In response to Peter’s recent commentary on Vallejo’s Bankruptcy. For most cities staff compensation is the city’s biggest expenditure. There should be more room for citizen oversight and input.
One of the most important aspects in need of close scrutiny are a city’s revenue projections. I would guess when Vallejo negotiated and approved staff compensation packages their revenue projections showed they could afford it. Most likely, the public that went along with the raises thought the city could afford it, not realizing the revenue projections were overly optimistic (which seems to be common when times are good).
It took me 3 years to get my city to describe their revenue projection model to me. I would assume other cities are similarly secretive or cryptic with their revenue projection models and assumptions. This can be a real problem because any long-term budget can be “balanced” by playing with revenue projections.
Cities can make a reasoned argument to keep negotiations secret. Keeping revenue projection models secret is inexcusable.
From The Huffington Post:
– A suggestion for a different way to fund public employee pensions:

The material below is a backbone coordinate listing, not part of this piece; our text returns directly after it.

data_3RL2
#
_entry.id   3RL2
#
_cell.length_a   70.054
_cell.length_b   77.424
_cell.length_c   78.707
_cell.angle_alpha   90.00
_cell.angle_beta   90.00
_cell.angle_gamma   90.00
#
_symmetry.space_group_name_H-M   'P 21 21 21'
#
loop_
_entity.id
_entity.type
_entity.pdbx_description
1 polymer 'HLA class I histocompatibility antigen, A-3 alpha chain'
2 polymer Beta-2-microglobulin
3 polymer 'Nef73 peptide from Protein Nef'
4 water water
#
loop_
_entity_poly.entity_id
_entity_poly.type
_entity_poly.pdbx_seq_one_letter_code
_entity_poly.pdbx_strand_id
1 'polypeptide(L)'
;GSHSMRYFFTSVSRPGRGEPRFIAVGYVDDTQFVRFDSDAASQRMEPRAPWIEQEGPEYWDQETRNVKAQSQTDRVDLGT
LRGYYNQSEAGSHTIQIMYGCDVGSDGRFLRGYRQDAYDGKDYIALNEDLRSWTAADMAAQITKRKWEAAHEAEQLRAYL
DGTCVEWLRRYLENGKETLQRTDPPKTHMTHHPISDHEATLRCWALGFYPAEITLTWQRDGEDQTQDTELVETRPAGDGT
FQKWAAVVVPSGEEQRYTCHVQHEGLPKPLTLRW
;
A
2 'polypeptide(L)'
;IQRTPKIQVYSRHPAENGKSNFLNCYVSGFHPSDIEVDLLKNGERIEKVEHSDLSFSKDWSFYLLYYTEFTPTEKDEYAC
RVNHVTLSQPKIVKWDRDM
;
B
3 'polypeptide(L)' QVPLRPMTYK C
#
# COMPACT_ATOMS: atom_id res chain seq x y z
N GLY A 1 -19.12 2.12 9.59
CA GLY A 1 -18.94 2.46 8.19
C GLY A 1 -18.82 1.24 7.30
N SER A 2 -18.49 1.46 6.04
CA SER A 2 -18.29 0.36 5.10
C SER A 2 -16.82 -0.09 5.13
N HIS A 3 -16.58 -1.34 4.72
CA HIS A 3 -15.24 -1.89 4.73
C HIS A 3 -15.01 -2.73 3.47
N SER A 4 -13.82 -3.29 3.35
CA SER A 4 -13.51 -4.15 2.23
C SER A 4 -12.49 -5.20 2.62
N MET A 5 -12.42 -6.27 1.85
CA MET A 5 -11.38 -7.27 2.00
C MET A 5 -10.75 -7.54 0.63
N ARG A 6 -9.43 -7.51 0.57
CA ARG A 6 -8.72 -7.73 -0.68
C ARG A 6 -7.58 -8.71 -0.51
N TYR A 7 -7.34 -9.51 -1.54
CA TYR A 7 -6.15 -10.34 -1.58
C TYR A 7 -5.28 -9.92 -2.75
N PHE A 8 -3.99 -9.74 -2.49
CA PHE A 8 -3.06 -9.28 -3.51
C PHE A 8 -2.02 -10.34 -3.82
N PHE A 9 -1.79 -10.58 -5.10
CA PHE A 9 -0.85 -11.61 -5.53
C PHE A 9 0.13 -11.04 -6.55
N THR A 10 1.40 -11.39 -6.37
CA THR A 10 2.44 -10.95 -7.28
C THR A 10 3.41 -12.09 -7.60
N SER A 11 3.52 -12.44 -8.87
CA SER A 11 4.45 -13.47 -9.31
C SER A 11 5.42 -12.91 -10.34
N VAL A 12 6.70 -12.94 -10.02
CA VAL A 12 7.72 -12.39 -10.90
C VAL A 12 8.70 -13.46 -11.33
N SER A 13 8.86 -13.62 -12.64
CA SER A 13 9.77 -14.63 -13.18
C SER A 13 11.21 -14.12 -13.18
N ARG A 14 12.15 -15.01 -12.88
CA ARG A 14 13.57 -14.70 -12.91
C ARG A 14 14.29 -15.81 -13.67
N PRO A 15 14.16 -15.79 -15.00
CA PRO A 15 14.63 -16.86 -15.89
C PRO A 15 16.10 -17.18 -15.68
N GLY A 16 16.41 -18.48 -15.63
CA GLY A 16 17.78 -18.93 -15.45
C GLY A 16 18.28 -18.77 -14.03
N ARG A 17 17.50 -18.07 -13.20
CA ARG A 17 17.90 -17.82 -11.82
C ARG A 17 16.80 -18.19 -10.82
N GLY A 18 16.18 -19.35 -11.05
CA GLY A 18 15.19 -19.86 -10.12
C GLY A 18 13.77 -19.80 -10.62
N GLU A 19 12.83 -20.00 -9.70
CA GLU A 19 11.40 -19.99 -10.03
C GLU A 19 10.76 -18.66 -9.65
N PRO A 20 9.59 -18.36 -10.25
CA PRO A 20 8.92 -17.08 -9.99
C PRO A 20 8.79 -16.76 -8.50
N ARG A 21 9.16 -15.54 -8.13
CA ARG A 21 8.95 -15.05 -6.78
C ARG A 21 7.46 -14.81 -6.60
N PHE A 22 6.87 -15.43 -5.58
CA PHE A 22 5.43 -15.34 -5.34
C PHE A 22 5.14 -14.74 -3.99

instead of the government entity gauranteeing a specific monthly dollar amount in retirement, to be paid out of tax income, have the government entity pay a negotiated amount into a pension fund that cannot be tapped by any government bureaucracy. The pay-out to retirees might fluctuate with ups and downs of the market, but even if the governmental body declared bankruptcy, the retirement funds would still be safe and protected, from all but inflation and market vagaries.
My own pension resembles what I have described, and it works pretty well. The CEO of the company I worked for cannot steal it for his golden parachute, and the company cannot use the pension funds to cover operating expenses.
From the Sacramento Bee editorial:
– Good article! I would go one more step & say that the Public, who pays the bills, should be allowed to vote for approval or disapproval of the union contracts. Right now, these bloated contracts are being approved by the same people who are taking campaign contributions from the unions – a clear conflict of interest. Let us vote – we will derail this gravy train.
– At one time, I believed in the current system because we elect these officials to do this job for us and we should let them do the job without being micromanaged. Unfortunately they have proven unable to stand up to the Unions, or unable to resist conflict of interest donations leading them to a sense of being in debt to the Unions, or for whatever reason they are unable to put the numbers together and see what bad financial decisions they are making. It is time for those who pay for the services to see what we are getting and at what price, BEFORE we sign the contract.